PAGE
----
The TiO2 was mixed into ethanol (ratio of 1:16 by volume) with various concentrations. A 50 μL TiO2 is dissolved in 800 μL ethanol and stirred for 1 h at room temperature. Due to the carriers blocking phenomenon of compact TiO2, it cannot be used as a good electron transport layer [48]. So that, TiO2 mixed in alcohol was used as ETL.

Ethanolamine

EA and 2-methoxyethanol mixture were synthesized by using previously reported method [49]. The ethanolamine 3%wt ratios was mixed into 2-methoxyethanol to prepare solution mixture.

Perovskite

A 1 M solution of CH3NH3PbBr3 was prepared by reacting the CH3NH3Br and PbBr2 at a 1:1 (by weight) in a mixture of dimethylsulfoxide (DMSO) and N,N-dimethylformamide (DMF) with 1:4 (by volume), then stirring was applied at the temperature of 70 °C for overnight.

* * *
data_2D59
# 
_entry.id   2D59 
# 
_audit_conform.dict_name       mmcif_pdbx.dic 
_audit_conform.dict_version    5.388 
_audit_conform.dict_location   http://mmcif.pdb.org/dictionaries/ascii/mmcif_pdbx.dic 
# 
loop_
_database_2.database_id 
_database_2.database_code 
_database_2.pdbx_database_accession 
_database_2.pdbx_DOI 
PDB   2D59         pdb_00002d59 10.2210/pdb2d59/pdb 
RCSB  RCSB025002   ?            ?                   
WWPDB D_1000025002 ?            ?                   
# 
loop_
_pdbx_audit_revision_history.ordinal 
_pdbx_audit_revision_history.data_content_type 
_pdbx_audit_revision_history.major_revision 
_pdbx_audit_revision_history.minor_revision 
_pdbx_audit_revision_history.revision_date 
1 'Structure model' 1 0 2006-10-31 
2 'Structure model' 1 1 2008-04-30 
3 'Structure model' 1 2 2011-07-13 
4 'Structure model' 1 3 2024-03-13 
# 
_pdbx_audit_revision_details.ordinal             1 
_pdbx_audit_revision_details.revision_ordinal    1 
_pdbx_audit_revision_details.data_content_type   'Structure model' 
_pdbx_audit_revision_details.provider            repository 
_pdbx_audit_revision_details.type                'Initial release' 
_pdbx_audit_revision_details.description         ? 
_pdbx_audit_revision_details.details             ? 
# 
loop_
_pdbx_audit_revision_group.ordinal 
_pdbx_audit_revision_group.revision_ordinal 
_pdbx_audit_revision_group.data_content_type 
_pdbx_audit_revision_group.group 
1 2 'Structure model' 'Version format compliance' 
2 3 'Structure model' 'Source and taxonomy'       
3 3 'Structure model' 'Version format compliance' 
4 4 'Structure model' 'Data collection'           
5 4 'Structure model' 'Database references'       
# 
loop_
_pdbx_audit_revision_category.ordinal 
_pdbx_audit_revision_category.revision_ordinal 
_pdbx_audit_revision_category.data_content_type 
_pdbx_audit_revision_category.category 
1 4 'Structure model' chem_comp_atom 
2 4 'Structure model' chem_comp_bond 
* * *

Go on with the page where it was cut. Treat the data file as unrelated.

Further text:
Device Fabrication

Glass substrates were washed with detergent, deionized water, isopropyl alcohol, and acetone solvents for 20 min each and then dried with N2 air, and were finally cleaned by O2 plasma for 15 min to eliminate the particles left behind on the substrates. Firstly, glass substrates were spin coated by alcoholic TiO2 at the speed of 4000 rpm for 30 s under ambient environment, and then annealed at 150 °C for 30 min. Afterwards, EA in 2-methoxyethanol was deposited on the TiO2 film at the speed of 3000 rpm for 40 s under ambient environment, and then annealed at 130 °C for 10 min. Then, Al (aluminum) electrodes with the thickness of 60 nm were deposited on EA film by thermal evaporation. The channel width of the shadow mask is 2000 μm and the channel length of the shadow mask is 30 μm. Finally, MAPbBr3 solution was spin coated on the EA film by two-step method to complete the fabrication process. In the first step, solution was spin coated with the speed of 1000 rpm for 10 s, and then spin coated with the speed of 5000 rpm for 30 s. During the second step, 50 μL of toluene were dropped on the spinning substrate at 22 s before the spin coating end.